She is very talented and works extremely hard and always the professional
She is very different from her days before she was with her husband and her act is just as sexual as all the others he manages i feel she is now more of a product of his ideal
Who is Beyoncé I am not sure her interviews are very contrived and she never lets down her guard and if she really understood what feminism was about she would not be singing such silly lyrics as girls run the world it sounds like something I would have believed when I was 16
My nieces watching the MTV awards last night love her but thought her act was way to sexy and asked why she had to be that way when she is so great they are 18 and 14
I haven't been able to look at her in quite the same way since the Drunk In Love lyrics.
I certainly don't consider her a feminist.
Move over Beyoncé, here comes Nicki Minaj, emblem of "another important feminist issue: buttock augmentation."
Everyone deserves to like the way they look by whatever means they find personally necessary. This should include paying for a fat graft or implants to achieve a more astute and pronounced posterior that can clap if you move it in just the right way. There are definitely valid critiques of the cosmetic surgery industry — mainly the fact that it is driven by a sexist and racist culture that sets unattainable beauty standards. But that doesn’t mean that people who utilize the services of this industry can’t find fulfillment and joy in their new look. Everyone deserves that kind of bodily autonomy. It’s the feminist way.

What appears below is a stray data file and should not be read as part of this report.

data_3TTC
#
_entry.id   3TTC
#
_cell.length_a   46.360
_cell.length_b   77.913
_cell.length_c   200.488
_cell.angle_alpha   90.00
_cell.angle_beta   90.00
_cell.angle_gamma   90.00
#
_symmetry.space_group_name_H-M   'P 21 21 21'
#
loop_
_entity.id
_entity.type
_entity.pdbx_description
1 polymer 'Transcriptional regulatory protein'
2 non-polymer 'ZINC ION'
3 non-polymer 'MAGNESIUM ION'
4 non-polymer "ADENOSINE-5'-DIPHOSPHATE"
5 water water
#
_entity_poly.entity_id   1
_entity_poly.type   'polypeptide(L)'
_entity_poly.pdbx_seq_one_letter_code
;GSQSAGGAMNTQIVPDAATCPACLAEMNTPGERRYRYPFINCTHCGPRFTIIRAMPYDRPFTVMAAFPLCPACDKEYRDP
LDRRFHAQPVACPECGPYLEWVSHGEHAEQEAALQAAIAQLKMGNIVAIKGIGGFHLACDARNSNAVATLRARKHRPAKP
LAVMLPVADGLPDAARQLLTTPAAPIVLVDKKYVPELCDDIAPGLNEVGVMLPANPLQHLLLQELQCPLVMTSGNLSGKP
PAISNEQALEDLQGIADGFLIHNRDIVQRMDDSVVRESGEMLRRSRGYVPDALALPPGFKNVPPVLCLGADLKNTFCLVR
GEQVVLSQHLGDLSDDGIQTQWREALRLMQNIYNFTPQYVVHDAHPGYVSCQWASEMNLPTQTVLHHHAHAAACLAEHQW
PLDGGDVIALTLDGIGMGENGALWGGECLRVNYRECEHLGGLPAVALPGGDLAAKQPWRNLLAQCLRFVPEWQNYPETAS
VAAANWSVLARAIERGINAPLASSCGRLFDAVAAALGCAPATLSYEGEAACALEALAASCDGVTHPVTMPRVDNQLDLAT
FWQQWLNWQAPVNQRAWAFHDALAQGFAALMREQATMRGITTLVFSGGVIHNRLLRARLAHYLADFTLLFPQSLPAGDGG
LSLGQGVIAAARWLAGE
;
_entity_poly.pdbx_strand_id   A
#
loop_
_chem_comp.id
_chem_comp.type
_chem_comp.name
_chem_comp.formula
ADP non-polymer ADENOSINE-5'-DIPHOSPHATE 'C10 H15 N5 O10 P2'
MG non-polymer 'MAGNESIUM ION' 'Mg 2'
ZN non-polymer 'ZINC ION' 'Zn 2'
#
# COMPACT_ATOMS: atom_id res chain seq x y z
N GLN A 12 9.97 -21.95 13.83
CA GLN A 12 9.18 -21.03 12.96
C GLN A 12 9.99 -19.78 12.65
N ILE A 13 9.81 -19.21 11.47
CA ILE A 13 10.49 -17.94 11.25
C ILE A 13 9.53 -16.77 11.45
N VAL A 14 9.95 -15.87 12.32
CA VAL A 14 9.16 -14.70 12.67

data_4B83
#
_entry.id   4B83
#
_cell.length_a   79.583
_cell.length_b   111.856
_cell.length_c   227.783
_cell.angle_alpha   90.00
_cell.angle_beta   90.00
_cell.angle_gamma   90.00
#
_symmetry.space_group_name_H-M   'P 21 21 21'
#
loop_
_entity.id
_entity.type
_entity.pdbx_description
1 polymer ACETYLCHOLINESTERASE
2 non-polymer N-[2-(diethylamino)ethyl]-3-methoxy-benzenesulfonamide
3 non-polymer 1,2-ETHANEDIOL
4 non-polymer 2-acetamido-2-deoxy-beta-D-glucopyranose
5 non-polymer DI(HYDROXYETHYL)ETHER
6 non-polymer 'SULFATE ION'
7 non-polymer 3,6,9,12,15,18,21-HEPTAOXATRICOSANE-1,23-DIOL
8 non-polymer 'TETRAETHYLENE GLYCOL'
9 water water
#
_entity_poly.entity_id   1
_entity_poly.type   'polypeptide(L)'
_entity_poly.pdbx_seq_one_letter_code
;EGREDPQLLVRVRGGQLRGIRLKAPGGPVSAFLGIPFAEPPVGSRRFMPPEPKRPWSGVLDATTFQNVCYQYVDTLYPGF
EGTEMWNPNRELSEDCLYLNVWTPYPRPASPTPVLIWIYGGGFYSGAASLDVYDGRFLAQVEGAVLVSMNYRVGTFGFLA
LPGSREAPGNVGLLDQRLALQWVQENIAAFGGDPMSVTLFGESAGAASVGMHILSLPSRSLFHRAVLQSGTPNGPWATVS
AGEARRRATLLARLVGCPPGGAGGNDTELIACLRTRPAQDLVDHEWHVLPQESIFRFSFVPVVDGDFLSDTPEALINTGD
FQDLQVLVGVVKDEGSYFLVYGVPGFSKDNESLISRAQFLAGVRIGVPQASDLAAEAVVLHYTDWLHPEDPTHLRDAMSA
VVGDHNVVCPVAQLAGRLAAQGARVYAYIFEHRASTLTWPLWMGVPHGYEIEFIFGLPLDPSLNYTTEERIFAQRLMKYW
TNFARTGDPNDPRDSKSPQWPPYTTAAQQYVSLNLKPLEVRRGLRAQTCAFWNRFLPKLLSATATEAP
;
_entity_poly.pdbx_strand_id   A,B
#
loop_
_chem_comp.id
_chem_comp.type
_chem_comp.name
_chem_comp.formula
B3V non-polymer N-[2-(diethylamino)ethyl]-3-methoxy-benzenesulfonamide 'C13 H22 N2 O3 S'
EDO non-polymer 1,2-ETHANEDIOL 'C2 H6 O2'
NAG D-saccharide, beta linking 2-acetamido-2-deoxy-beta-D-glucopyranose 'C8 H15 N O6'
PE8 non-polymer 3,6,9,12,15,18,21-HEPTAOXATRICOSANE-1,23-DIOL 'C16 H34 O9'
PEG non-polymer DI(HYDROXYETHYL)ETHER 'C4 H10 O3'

I try my best to get down with third-wave intersectional stuff, but this just makes me want to cry.
Sorry for bumping I watched her on the VMAs aka ' hour long parade of arses grinding gaping flapping around with some music, awards and shit' other day and thought of this thread ..she seems ..different atm..
This thread was oddly bumped after a year, it was first started in 2013.
I feel like Beyonce is heading in the right direction of feminism but isn't quite there yet. Like Freudian said her "feminsim" feels very much like the kind of "feminism" I aspired to as a teenager and now cringe at. A lot of her lyrics are problematic even though they appear on the surface to be pro-women.
Undoubtably she is a better role model than most/some but she is definitely not a pinnacle of feminism. Sadly, if she were she wouldn't be anywhere near as successful, TBH.
Nicki Menaj talking about unattainable beauty standards? The mind boggles.